When debtors are in debt crisis, most of their assets are often subject to court-ordered sealing-up, detention and freezing. Unearthing new trails leading to the debtor’s assets is the pivotal step towards a solution.
The author proposes a comprehensive strategy for investigating assets of both debtor and guarantor, covering the following key aspects.
Vigilant monitoring of the debtor’s litigation and enforcement. In the face of numerous creditors waiting for the sealing-up, the lawyer must proactively seize opportunities to apply for court-issued asset sealing-up upon discovering fresh leads – thus achieving the purpose of the first seizure – and simultaneously conduct a further enquiry of accounts receivable data based on the debtor’s litigation history.
Understanding the enforcement dynamics of related cases can guide selection of the optimal pathway to recover the money. For instance, if other creditors have already provided interim measures for the debtor’s equity and real estate, the lawyer should pivot attention towards alternative avenues such as trademarks and know-how. This strategic shift holds the potential for significant breakthroughs.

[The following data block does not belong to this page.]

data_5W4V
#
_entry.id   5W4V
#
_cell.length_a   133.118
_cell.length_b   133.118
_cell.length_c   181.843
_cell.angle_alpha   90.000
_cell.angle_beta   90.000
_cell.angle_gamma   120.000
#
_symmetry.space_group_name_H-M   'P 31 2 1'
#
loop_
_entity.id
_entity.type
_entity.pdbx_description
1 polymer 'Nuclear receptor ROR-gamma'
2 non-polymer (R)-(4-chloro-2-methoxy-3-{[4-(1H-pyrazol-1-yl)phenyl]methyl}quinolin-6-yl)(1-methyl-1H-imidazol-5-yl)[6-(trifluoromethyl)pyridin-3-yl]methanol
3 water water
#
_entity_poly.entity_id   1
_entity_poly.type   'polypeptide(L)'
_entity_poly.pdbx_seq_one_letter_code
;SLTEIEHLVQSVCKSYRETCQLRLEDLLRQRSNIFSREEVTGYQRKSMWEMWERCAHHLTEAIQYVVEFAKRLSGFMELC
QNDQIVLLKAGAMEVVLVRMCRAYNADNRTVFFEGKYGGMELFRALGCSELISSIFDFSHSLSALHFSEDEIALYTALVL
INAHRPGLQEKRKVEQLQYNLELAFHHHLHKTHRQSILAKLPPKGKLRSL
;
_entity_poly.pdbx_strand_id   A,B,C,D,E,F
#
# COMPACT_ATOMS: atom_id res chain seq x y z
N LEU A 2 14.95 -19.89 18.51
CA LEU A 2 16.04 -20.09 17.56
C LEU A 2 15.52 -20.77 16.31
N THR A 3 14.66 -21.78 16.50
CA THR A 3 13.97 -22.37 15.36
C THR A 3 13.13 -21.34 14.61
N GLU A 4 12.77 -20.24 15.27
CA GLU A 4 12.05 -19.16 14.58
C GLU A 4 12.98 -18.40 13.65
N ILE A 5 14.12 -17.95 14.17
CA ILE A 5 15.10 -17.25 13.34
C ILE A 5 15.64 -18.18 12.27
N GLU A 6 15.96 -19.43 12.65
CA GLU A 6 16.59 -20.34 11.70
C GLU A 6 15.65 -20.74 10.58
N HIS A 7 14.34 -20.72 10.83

Seeking a court-issued investigation order to retrieve information on property in various places related to the debtor. A lawyer should investigate the debtor’s national and international bank accounts that might fall within its business scope. Additionally, in cases where the debtor faces challenges in repayment, it’s essential to conduct property-related investigations concerning guarantors and sureties, with a specific focus on entities like large state-owned enterprises known for their repayment capacity.
Combining company annual reports and significant transaction data to identify accounts receivable information. Based on thorough communication with creditors and information from the company’s annual reports – along with information on subsidiaries in consolidated statements of the relevant listed companies, in conjunction with news reports of the debtor’s significant projects and ongoing construction ventures as well as industry practices – the lawyer, can deduce the likely timeframes for sub-debtor payments, allowing for estimation of relatively accurate accounts receivable amounts. This establishes a foundation for subsequent actions, including an assisted enforcement and a subrogation legal action.